If Larry Johnson didn’t have such a stellar reputation, first-year defensive linemen might take more of an issue with his strict guideline determining their lack of extensive playing time.
During his decades of experience coaching, Johnson has seen rough moments during key spots in important games have negative long-term impacts on the careers of freshmen, so he tries not to put them in “harm’s way” and minimizes their playing time. Johnson’s rule doesn’t exist to help Ohio State, but to benefit young, inexperienced freshmen, such as defensive end Tyreke Smith. He wants to protect them from what they don’t know yet.
“I'm really a big believer in that,” Johnson said on Oct. 2. “You don't put a freshman in a game where he has a chance to make a mistake that may cost a big play, and that lives with them. That's kind of my philosophy. I don't do that.”
Even when Nick Bosa went down with a core muscle injury in the third game of the season that cut his final year short, Johnson didn’t alter his viewpoint. He leaned heavier on a three-man rotation that featured a pair of juniors, Jonathon Cooper and Jashon Cornell, and sophomore Chase Young, instead of playing Smith and Tyler Friday more snaps.
Smith, one of two freshman defensive ends at Ohio State, entered the program this summer as the 34th-best overall prospect and the sixth-ranked defensive end in his recruiting class. He pushed for early playing time, earning 33 snaps against Rutgers in Week 2 and 28 snaps versus Tulane in the fourth week of the season.
“Once he gets everything down, he’s going to be a monster.”– Chase Young on Tyreke Smith
But the rest of the season, Smith hasn't had a game with more than 15 defensive snaps.
“At first it was (a struggle), but going from a person that just plays all downs to not playing, I just have to contribute as much as I can,” Smith said in the locker room after the Big Ten Championship Game. “Coach J, he's a tremendous coach. I know that my time's coming. I know that the older dudes are going to pave the way for me, so when they leave here, I've just got to pick up where they left off.”
Smith truly believes his years in the spotlight will come soon. That, he’s sure of.
Since Johnson arrived at Ohio State, following Mike Vrabel who left the program to coach in the NFL, the defensive line has been one of the most consistently dominant units in the country. Defensive ends, especially, have blossomed.
Both Nick and Joey Bosa thrived under Johnson’s tutelage. Tyquan Lewis earned Big Ten defensive lineman of the year honors. Sam Hubbard and Jalyn Holmes were selected in the NFL draft last year. Even when Bosa suffered his injury this season, Ohio State had Young, a potential high first-round draft pick in 2020, to fall back on.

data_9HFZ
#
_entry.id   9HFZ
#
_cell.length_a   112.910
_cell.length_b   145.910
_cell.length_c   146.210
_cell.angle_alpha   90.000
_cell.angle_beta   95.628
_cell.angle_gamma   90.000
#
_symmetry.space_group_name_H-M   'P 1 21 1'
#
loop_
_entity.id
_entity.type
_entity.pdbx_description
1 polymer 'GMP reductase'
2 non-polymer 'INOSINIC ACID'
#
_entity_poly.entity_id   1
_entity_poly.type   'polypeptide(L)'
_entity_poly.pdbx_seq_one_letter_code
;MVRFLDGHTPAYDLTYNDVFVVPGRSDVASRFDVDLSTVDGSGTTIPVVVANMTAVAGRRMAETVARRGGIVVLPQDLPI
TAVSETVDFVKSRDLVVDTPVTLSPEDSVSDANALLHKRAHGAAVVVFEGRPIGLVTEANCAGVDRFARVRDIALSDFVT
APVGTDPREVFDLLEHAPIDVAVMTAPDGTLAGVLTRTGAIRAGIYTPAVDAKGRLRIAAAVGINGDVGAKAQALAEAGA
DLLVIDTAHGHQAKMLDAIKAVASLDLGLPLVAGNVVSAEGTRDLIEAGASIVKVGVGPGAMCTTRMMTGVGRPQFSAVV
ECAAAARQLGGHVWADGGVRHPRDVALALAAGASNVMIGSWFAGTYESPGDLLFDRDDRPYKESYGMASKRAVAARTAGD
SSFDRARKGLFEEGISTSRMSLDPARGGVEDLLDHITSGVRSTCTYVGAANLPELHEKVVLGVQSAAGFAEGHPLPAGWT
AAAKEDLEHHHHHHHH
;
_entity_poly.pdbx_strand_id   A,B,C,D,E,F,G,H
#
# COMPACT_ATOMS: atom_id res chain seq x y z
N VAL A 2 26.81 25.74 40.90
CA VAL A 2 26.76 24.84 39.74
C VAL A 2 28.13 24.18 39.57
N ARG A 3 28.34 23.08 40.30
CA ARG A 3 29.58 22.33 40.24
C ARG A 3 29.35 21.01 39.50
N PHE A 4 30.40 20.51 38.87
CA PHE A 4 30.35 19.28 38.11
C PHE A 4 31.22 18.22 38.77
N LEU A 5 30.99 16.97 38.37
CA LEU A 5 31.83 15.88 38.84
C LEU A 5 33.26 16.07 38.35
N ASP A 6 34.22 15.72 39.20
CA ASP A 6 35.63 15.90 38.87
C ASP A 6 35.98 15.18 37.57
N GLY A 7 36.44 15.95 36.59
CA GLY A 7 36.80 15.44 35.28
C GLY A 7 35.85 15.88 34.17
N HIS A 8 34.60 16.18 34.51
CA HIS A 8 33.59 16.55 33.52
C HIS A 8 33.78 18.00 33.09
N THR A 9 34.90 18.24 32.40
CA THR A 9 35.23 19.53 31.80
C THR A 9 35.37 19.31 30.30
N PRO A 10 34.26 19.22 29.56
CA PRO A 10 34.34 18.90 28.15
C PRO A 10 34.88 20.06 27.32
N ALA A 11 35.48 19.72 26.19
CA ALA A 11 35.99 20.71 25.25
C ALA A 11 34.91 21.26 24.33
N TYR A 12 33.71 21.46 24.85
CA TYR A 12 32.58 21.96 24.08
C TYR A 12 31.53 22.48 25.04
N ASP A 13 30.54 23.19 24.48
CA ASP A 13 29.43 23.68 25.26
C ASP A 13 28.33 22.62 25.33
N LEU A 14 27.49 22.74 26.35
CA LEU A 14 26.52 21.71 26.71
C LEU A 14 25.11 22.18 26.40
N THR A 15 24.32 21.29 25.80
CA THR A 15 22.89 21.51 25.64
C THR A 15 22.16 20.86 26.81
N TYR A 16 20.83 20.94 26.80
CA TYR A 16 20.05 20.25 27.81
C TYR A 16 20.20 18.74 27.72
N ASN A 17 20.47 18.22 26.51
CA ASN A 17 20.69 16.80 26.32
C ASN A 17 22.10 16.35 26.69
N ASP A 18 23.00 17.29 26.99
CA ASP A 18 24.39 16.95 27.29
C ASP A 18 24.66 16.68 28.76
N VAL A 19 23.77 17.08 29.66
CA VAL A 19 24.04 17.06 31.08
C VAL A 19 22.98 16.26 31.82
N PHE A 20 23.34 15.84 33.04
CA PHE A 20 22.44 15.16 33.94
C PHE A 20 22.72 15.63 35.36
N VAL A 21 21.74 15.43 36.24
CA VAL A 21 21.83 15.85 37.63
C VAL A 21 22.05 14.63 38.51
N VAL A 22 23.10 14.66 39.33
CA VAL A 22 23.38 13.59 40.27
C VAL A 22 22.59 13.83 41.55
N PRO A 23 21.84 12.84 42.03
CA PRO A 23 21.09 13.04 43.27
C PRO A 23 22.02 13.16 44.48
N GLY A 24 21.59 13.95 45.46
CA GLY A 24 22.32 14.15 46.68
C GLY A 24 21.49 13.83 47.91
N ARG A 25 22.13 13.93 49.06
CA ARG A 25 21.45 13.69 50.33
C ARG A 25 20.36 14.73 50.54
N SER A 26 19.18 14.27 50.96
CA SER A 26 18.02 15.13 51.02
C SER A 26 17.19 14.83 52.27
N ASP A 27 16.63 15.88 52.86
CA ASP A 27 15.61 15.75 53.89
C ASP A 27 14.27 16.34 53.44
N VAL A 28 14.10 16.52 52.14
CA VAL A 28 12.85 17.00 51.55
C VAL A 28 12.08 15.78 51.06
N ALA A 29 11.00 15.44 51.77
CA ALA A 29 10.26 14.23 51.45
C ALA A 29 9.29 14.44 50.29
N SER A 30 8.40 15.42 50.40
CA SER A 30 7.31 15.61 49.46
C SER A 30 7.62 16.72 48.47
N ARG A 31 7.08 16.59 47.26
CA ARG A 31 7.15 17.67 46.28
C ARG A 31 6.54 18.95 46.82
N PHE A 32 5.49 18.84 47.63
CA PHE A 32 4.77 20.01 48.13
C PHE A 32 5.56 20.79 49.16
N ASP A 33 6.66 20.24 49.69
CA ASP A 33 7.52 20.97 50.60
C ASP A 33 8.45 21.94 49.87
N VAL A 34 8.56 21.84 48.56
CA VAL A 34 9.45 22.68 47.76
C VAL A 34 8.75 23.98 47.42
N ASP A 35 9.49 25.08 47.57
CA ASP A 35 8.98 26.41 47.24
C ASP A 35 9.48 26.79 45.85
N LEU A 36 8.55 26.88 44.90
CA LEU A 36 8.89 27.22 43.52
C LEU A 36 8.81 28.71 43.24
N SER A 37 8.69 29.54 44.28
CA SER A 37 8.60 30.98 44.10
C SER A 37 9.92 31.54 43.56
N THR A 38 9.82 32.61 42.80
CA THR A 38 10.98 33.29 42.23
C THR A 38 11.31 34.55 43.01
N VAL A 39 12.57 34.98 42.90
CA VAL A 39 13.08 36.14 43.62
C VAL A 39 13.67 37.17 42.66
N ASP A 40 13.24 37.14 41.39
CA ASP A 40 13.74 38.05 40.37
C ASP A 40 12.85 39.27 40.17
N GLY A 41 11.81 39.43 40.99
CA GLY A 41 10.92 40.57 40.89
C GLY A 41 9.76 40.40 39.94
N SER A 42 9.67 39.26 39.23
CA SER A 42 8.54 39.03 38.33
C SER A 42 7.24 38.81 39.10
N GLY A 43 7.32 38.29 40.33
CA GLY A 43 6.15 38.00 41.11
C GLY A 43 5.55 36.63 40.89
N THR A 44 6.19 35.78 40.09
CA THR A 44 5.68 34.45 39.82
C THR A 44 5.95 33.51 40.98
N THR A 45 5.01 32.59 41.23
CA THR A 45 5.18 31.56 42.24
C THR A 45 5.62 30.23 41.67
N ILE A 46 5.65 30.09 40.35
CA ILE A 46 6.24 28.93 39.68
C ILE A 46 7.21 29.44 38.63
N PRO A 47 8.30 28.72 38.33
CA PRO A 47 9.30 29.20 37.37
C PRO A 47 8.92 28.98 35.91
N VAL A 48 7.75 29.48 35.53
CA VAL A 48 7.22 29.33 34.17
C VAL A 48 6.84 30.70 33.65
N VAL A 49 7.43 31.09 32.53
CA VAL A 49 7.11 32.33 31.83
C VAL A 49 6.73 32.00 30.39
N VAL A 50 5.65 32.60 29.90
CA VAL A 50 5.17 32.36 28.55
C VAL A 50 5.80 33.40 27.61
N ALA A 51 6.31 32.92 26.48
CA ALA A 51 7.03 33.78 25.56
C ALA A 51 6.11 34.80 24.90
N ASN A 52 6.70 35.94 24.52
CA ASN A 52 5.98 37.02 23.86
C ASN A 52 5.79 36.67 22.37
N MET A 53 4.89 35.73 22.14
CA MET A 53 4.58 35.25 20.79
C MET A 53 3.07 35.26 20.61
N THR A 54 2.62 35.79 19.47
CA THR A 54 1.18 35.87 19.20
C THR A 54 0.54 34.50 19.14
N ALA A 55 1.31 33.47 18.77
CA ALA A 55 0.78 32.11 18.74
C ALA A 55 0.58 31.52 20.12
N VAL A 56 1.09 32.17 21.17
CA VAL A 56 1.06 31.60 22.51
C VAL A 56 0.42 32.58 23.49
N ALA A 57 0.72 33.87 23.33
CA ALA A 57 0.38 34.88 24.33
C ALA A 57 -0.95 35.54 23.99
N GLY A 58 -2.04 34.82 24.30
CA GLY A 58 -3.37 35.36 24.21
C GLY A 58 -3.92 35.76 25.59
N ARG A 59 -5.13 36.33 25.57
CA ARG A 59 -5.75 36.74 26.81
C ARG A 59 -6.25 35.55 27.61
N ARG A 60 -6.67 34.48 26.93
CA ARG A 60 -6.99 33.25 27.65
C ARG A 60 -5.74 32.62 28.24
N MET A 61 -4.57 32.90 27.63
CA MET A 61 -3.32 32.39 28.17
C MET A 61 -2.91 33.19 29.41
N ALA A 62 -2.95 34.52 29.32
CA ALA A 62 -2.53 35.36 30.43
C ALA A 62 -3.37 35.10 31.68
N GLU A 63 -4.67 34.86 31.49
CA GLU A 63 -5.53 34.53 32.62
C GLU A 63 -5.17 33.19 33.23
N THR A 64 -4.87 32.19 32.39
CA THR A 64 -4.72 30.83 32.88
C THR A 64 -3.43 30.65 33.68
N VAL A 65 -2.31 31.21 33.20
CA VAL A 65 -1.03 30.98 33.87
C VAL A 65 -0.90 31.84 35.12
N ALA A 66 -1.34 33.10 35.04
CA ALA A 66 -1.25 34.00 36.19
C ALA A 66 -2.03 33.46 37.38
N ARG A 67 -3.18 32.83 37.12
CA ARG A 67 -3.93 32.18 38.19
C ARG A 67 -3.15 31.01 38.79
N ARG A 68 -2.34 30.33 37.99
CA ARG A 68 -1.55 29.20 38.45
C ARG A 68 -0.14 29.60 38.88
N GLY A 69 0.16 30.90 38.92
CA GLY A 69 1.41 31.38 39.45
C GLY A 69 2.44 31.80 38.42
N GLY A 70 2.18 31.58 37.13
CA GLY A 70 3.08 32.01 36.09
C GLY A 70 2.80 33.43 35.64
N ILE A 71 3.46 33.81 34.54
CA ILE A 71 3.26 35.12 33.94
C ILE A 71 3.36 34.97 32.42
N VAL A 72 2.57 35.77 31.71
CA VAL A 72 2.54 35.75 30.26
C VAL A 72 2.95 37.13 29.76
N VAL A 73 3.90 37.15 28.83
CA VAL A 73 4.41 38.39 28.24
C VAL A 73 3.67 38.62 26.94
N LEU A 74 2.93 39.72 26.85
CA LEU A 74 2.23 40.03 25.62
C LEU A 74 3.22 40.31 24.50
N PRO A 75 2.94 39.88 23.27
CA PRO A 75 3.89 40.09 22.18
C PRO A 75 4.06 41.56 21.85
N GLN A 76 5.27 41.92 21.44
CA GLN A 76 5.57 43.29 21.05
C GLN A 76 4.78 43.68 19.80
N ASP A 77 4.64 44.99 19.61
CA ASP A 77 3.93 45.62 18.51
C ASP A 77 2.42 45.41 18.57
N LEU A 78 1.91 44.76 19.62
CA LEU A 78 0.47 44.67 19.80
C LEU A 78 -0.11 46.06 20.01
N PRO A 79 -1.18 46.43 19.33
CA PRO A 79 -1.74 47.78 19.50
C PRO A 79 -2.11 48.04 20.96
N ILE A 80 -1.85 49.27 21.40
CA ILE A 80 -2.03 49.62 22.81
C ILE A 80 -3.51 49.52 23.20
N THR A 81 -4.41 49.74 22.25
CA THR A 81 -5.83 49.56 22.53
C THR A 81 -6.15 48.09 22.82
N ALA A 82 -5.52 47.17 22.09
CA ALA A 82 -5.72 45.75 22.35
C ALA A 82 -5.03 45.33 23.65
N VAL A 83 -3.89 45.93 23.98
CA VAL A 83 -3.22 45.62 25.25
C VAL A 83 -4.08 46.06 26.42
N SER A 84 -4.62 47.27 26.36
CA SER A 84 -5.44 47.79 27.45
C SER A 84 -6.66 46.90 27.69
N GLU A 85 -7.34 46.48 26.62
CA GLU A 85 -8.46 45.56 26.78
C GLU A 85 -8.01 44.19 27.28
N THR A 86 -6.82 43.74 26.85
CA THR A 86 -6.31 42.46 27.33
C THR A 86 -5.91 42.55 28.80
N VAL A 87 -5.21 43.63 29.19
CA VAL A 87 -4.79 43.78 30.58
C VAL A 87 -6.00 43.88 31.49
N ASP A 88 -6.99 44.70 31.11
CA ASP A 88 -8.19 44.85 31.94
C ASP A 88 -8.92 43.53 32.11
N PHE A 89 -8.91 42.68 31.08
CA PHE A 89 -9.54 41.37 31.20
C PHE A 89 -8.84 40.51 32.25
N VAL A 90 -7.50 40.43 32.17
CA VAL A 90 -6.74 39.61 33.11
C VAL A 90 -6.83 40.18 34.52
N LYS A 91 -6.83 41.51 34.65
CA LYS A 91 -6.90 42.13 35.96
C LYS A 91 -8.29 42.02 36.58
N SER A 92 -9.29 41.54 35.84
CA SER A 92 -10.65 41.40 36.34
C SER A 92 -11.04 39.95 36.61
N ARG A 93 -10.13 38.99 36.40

Every single defensive line since Johnson began coaching at Ohio State in 2014 has featured at least one first-round pick and multiple other NFL draft picks.
Given who has come before him, Smith’s path is defined. He has a vision for the future. Smith wants – and has spent his freshman season beginning to put in the work – to become the next great defensive end at Ohio State, following in the footsteps of his predecessors.
“The freshmen we have now – me, Tommy (Togiai), Taron (Vincent), Tyler – I know next year and the year after that, my junior year, it's going to be our year,” Smith said. “We're going to control the D-line. I know it's going to be scary for any quarterback next year and the year after that. That's our plan.”
As long as Johnson is around, it’s hard to doubt Smith and his plan. The 6-foot-4, 255-pound lineman has a chance to become another feared edge rusher at Ohio State.
Over and over, Johnson has turned highly regarded prospects, just like Smith, into dominant defensive ends. Back in October, he called Smith and Friday “our future.”
Smith’s teammates see his raw abilities, too.
“He’s going to be real good,” Young said on Wednesday. “He is very explosive. He’s an athlete for sure. Every young player, even myself, we have to get better on play recognition. I think he’s got to be more efficient with his movement skills. Once he gets everything down, he’s going to be a monster.”
Johnson treats each move by defensive linemen like tools in a toolbox, which he frequently references.
Without playing consistent snaps this season, Smith hasn’t needed many tools. The short bursts of playing time have allowed him to get away with using techniques he’s comfortable with. As his time in the program increases, his toolbox will expand, Johnson believes. Smith should get a significant uptick in snaps next season, when he and Friday join Young, Cooper and Cornell in the defensive end rotation.
While Smith has been on the sidelines this season, like he was for all but seven snaps during the Big Ten championship game, he has studied his fellow defensive ends in the game. He watches them use their “tools,” trying to pick up whatever he can.
“We're watching the calls. We're just mental repping,” Smith said. “Even though we don't get a rep, we do get a rep in our heads so when we go in there, it's just like human nature, it's natural to use.”
In 172 snaps this season, Smith has eight tackles. He’s still searching for the elusive first sack of his career.
Smith, the latest piece in Johnson's toolbox of defensive linemen, shouldn’t have to wait long to achieve that milestone next season.